Aside from its impact on the people who work at Chase Manhattan Corp., the merger with Chemical Bank has had major consequences that are still being played out in the communities they serve.
At the outset, the new Chase made an $18.1 billion, five-year pledge of financing for affordable housing and community development.
By March 1997-a year after the merger was completed-the bank said it had made $4.8 billion of community investments nationwide, including $1.2 billion for affordable housing; $13.5 billion of low-income mortgages; $70 million in grants to nonprofit organizations; and $3.4 billion in small- business loans and investments.
But neither the commitment nor the progress impressed community activists. A court challenge remains pending.
"We haven't retracted our request that (the merger) be undone, although it seems that would be pretty difficult at this time," said Matthew Lee, executive director of Inner City Press/Community on the Move. A decision in the group's challenge of the Federal Reserve's approval of the merger is expected soon from the U.S. Court of Appeals for the Second Circuit.
Mr. Lee's group, which is based in the Bronx, N.Y., and has "a whole corner of our office dedicated to Chase," contends the pre- and postmerger banks have lagged on compliance with the Community Reinvestment Act. As evidence, they cite branch closings and lending records in poor neighborhoods.
"No bank is perfect," Mr. Lee said. "But it's now the largest bank in the country, and we think their record is still bad."
Chase counters that it was the largest private financier of affordable housing in New York City in 1996 and that it committed itself to open branches in East Harlem and the South Bronx.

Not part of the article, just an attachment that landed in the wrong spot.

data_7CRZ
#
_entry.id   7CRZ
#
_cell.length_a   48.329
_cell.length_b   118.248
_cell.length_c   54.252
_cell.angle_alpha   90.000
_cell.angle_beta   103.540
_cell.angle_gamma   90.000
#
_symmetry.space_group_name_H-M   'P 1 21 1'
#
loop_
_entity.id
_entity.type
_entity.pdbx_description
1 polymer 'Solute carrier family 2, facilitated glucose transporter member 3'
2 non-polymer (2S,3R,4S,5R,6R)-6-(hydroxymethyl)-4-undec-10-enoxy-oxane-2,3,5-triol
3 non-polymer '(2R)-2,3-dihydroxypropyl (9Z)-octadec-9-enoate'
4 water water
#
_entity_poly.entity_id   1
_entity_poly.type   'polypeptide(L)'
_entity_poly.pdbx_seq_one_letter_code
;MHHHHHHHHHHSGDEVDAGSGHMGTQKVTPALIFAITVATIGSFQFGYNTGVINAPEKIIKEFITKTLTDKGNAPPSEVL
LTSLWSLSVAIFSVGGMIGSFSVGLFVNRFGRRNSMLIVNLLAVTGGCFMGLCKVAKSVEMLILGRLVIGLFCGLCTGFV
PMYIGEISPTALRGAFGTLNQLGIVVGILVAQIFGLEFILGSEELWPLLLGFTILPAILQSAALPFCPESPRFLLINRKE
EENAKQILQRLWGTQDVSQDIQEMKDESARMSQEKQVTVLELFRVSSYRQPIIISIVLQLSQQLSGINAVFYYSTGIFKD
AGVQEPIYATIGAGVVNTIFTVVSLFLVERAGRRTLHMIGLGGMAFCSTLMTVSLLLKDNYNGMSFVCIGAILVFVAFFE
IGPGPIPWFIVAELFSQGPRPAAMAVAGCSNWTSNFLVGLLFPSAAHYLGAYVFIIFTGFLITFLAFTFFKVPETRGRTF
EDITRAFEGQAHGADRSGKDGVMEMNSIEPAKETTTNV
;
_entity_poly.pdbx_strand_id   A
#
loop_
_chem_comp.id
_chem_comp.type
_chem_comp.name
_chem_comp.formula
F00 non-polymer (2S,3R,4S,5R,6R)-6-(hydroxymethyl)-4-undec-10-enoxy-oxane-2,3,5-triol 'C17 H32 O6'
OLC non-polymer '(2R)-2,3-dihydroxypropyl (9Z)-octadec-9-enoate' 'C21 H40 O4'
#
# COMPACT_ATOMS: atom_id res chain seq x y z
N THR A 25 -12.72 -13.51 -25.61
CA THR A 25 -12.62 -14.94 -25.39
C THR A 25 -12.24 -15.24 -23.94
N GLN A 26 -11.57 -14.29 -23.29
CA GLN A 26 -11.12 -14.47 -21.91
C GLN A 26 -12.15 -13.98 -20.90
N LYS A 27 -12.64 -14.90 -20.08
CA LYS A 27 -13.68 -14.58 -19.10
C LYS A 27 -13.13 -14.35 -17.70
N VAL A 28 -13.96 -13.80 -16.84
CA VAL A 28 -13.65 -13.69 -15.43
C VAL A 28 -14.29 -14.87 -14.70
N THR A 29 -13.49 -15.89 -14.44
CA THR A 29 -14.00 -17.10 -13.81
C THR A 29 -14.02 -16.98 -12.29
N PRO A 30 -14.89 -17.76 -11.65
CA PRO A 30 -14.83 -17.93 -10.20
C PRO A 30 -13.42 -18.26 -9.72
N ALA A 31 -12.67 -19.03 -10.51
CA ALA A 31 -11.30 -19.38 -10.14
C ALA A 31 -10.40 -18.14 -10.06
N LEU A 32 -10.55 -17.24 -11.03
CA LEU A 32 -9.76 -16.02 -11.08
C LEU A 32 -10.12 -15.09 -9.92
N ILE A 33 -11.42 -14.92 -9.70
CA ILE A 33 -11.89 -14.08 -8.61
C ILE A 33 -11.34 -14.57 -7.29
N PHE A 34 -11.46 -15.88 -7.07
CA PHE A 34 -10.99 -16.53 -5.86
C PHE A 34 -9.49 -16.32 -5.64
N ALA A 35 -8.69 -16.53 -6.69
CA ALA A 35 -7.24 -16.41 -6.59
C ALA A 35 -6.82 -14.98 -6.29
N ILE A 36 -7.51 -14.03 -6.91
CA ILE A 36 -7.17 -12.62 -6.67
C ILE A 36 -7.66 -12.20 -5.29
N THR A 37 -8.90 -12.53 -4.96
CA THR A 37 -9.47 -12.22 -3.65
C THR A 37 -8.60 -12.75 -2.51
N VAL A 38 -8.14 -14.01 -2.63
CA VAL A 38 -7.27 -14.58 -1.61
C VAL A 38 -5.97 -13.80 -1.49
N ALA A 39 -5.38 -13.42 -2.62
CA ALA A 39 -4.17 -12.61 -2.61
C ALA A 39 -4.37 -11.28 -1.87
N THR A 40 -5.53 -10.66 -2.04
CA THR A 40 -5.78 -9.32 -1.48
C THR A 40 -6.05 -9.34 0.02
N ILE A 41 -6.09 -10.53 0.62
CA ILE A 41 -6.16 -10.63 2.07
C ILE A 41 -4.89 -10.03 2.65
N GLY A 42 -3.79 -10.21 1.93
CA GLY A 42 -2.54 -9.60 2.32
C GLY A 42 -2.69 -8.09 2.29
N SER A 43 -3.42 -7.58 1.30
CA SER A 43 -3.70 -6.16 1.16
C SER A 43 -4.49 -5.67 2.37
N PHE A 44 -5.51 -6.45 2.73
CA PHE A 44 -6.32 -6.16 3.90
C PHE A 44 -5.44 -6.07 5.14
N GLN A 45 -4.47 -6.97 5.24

The Delaware Community Reinvestment Action Council is also supporting the Inner City Press effort. Rashmi Rangan, executive director, after quoting an extensive list of complaints about Chase's activities in Delaware, said: "I'd say 99.9% of banks fall short, or else we would not see the blight that we see around here. We would not see access to credit and capital denied."
Community activists are known for taking potshots at giant corporations, but criticism also comes from more established quarters.
"The more we merge and consolidate and concentrate, the further we get from the people, and it doesn't matter whether that's in New York City or the smallest town in Kansas or Minnesota," said Norbert A. McCrady, head of a consulting firm called McCrady/Midwest and former executive vice president of the Independent Bankers of Minnesota.
Mr. McCrady, who is based in Eden Prairie, Minn., contends that Chase has more interest and experience in corporate than retail banking. "They've talked about their consumer banking, and it sounds good, but the fact is that neither Chase nor Chemical has really been a consumer bank," he said.
Warren Traiger, a New York-based lawyer who specializes in CRA issues, sees it differently.
"Banks have always taken some blame for urban blight and deterioration, but I don't think it's well-placed in the case of Chase," he said. "The new Chase is under a magnifying glass in terms of community performance, and they can't get away with anything."
The $18.1 billion pledge was "substantial," Mr. Traiger said. "I haven't heard anyone accuse them of not living up to it. It's out there in black and white-it's a yardstick."
Whenever branches close, neighborhoods are unhappy, Mr. Traiger pointed out. But he added: "I don't think you'll see any neighborhoods as such abandoned by the bank. That's got to be the acid test here."